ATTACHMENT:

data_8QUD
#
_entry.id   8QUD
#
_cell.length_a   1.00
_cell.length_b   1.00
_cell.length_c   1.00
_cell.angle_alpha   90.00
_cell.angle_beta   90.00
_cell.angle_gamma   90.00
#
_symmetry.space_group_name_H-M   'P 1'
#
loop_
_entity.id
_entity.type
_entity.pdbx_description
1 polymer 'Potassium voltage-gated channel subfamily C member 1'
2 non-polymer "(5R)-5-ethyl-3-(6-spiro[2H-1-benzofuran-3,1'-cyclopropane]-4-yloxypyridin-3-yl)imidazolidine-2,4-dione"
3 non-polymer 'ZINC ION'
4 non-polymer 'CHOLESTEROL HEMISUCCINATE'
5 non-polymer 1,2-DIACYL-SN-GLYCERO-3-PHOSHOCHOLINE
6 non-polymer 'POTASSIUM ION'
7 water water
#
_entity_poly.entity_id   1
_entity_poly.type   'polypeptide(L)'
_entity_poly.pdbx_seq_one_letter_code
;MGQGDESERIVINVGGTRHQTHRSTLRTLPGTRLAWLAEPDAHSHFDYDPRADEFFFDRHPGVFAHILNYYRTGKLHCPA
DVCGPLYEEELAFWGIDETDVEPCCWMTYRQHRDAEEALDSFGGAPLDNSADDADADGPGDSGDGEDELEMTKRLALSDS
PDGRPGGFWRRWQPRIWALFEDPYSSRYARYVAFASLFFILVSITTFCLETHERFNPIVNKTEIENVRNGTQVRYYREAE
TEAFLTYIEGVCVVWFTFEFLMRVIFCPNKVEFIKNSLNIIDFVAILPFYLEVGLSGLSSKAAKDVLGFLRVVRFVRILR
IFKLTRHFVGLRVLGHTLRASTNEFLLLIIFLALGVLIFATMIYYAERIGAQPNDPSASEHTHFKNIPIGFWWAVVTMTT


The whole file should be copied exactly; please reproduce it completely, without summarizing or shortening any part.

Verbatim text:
data_8QUD
#
_entry.id   8QUD
#
_cell.length_a   1.00
_cell.length_b   1.00
_cell.length_c   1.00
_cell.angle_alpha   90.00
_cell.angle_beta   90.00
_cell.angle_gamma   90.00
#
_symmetry.space_group_name_H-M   'P 1'
#
loop_
_entity.id
_entity.type
_entity.pdbx_description
1 polymer 'Potassium voltage-gated channel subfamily C member 1'
2 non-polymer "(5R)-5-ethyl-3-(6-spiro[2H-1-benzofuran-3,1'-cyclopropane]-4-yloxypyridin-3-yl)imidazolidine-2,4-dione"
3 non-polymer 'ZINC ION'
4 non-polymer 'CHOLESTEROL HEMISUCCINATE'
5 non-polymer 1,2-DIACYL-SN-GLYCERO-3-PHOSHOCHOLINE
6 non-polymer 'POTASSIUM ION'
7 water water
#
_entity_poly.entity_id   1
_entity_poly.type   'polypeptide(L)'
_entity_poly.pdbx_seq_one_letter_code
;MGQGDESERIVINVGGTRHQTHRSTLRTLPGTRLAWLAEPDAHSHFDYDPRADEFFFDRHPGVFAHILNYYRTGKLHCPA
DVCGPLYEEELAFWGIDETDVEPCCWMTYRQHRDAEEALDSFGGAPLDNSADDADADGPGDSGDGEDELEMTKRLALSDS
PDGRPGGFWRRWQPRIWALFEDPYSSRYARYVAFASLFFILVSITTFCLETHERFNPIVNKTEIENVRNGTQVRYYREAE
TEAFLTYIEGVCVVWFTFEFLMRVIFCPNKVEFIKNSLNIIDFVAILPFYLEVGLSGLSSKAAKDVLGFLRVVRFVRILR
IFKLTRHFVGLRVLGHTLRASTNEFLLLIIFLALGVLIFATMIYYAERIGAQPNDPSASEHTHFKNIPIGFWWAVVTMTT